In October 2010, the fashion world was slapped with some striking news. As noted by no shortage of publications at the time, Hermès’ then-CEO Patrick Thomas would only find out two hours before the rest of the world about the shocking development that would take his company by storm. In fact, he received the news while cycling through the French Alps. He received a phone call; it was Bernard Arnault, chairman of LVMH Moët Hennessy Louis Vuitton.
The call was reportedly quite brief – made purely to alert Mr. Thomas that LVMH would be announcing that it had acquired a 17% stake in Hermès, largely a family controlled company, in which the Puech, Dumas and Guerrands controlled a 70 per cent stake. Thomas was – according to sources – so enraged, his response to Mr. Arnault was simply this: “If you want to seduce a beautiful woman, you don’t start by raping her from behind.”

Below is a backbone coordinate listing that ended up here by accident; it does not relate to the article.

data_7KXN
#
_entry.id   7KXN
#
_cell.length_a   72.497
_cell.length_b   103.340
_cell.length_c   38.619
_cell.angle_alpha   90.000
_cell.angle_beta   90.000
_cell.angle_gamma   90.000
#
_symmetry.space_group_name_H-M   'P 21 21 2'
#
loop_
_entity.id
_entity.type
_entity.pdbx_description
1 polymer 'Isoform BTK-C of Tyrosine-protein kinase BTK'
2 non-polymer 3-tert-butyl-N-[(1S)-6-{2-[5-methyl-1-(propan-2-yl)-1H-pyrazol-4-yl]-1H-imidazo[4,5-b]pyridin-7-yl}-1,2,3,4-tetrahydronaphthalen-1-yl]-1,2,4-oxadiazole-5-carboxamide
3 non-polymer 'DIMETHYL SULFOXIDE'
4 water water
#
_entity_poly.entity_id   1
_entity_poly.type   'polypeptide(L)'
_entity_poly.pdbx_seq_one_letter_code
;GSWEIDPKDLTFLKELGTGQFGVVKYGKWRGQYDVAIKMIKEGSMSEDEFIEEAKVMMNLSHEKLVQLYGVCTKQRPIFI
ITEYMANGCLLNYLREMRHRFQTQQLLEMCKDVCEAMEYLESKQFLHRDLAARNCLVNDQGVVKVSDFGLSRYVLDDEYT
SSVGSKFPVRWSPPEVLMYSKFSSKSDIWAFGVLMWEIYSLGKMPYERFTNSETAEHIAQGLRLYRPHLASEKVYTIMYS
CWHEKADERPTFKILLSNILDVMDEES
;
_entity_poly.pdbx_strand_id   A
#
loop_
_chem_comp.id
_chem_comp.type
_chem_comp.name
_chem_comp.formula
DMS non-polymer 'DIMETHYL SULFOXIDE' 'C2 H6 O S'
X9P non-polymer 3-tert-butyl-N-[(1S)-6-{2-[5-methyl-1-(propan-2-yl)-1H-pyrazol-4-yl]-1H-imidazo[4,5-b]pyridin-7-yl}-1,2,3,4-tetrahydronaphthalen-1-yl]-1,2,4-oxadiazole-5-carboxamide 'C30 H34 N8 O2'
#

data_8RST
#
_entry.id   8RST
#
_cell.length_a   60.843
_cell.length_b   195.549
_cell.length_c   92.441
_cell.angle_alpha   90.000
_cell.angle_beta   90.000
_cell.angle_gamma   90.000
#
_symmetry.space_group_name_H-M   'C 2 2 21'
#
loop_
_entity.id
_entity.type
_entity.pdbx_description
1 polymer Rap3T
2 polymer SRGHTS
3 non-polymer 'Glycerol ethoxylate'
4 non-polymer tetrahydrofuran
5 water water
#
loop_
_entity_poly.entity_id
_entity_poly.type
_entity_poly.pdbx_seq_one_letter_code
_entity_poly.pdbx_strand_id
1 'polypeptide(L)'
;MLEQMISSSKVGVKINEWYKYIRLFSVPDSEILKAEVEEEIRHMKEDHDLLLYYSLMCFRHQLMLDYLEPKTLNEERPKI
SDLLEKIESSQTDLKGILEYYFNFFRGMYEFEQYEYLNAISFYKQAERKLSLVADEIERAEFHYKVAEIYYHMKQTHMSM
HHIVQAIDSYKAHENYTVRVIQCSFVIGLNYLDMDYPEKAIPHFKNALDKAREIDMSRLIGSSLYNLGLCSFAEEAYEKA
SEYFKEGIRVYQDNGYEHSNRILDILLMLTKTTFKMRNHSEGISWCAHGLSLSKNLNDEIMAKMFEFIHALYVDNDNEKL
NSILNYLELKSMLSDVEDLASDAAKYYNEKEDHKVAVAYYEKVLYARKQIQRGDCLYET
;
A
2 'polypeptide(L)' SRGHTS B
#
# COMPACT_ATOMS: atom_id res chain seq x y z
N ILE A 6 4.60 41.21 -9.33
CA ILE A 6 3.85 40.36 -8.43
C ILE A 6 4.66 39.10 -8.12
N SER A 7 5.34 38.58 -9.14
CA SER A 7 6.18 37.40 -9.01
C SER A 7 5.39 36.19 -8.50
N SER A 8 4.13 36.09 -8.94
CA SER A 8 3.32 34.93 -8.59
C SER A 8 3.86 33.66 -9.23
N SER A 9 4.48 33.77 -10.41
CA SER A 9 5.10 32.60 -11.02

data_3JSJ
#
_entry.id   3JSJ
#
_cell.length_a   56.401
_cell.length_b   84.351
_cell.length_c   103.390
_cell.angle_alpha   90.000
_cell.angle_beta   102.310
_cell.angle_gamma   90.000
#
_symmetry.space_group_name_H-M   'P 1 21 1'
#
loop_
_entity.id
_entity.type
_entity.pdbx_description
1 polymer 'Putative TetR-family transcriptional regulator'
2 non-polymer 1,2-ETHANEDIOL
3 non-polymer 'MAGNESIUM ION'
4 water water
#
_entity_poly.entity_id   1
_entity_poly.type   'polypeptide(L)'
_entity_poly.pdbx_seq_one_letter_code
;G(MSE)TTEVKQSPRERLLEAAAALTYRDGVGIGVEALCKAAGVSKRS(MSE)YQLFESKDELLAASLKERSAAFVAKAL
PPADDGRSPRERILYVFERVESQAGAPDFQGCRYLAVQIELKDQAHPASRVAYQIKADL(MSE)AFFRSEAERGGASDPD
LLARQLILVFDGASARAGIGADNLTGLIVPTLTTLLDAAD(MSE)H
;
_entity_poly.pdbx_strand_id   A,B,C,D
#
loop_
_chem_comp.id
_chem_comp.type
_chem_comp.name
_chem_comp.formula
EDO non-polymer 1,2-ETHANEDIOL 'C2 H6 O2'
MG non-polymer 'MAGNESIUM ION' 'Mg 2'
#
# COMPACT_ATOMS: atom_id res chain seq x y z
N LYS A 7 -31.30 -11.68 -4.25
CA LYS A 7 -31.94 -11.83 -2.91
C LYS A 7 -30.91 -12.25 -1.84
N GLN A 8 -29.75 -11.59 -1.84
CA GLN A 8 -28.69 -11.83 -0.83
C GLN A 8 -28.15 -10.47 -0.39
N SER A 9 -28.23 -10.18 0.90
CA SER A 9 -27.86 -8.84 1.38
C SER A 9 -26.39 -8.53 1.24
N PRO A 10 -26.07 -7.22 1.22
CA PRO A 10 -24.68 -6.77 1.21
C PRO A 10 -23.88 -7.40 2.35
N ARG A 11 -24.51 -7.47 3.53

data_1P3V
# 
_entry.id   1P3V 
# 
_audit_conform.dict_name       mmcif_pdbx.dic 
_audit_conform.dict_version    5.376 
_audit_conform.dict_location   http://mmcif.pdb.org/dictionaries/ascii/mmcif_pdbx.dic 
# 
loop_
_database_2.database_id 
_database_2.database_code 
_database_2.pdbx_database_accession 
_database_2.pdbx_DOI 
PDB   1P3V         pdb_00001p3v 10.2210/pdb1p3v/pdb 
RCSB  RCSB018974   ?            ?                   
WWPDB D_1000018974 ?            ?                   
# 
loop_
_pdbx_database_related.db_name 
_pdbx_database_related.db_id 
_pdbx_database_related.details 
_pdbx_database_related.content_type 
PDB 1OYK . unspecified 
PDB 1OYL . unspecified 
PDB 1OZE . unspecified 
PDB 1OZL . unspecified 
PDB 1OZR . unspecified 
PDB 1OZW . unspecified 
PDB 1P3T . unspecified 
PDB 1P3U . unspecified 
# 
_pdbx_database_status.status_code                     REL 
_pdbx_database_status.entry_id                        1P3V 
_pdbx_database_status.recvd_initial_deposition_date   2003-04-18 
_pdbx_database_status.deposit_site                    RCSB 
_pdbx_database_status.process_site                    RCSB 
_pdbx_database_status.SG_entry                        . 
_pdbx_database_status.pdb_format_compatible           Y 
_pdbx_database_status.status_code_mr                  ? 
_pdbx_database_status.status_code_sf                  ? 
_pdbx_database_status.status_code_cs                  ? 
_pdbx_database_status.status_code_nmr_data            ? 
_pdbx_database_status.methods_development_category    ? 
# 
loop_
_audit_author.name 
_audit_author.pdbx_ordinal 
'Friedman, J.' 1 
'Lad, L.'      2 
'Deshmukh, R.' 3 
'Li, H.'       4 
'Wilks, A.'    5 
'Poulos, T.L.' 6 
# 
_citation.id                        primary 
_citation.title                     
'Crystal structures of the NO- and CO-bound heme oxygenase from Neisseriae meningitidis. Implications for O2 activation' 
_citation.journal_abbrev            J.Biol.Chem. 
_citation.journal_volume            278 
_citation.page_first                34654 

The next decade was filled with a formal investigation by the French stock market authority and rival legal battles between LVMH and Hermès. The parties were unable to resolve their differences, which played out in French courts, until late 2014.
Here is a look back at the budding rivalry between the two luxury giants, and a timeline of one of the single-handed most intense show downs the fashion industry has ever seen – or in Thomas’ words, “the battle of our generation.” The official transactions at play date back to 2001.
– 2001-2002: LVMH acquired an initial stake in Hermès of 4.9 percent through subsidiaries.
– 2007: LVMH resumed accumulating shares in Hermès by buying equity derivatives through financial intermediaries and subsidiaries, with each keeping holdings below 5 percent. In France, companies are required to disclose when they take a stake worth more than 5 percent of a another company’s capital if the target is listed on the stock market. However, equity swaps are exempt from such rules.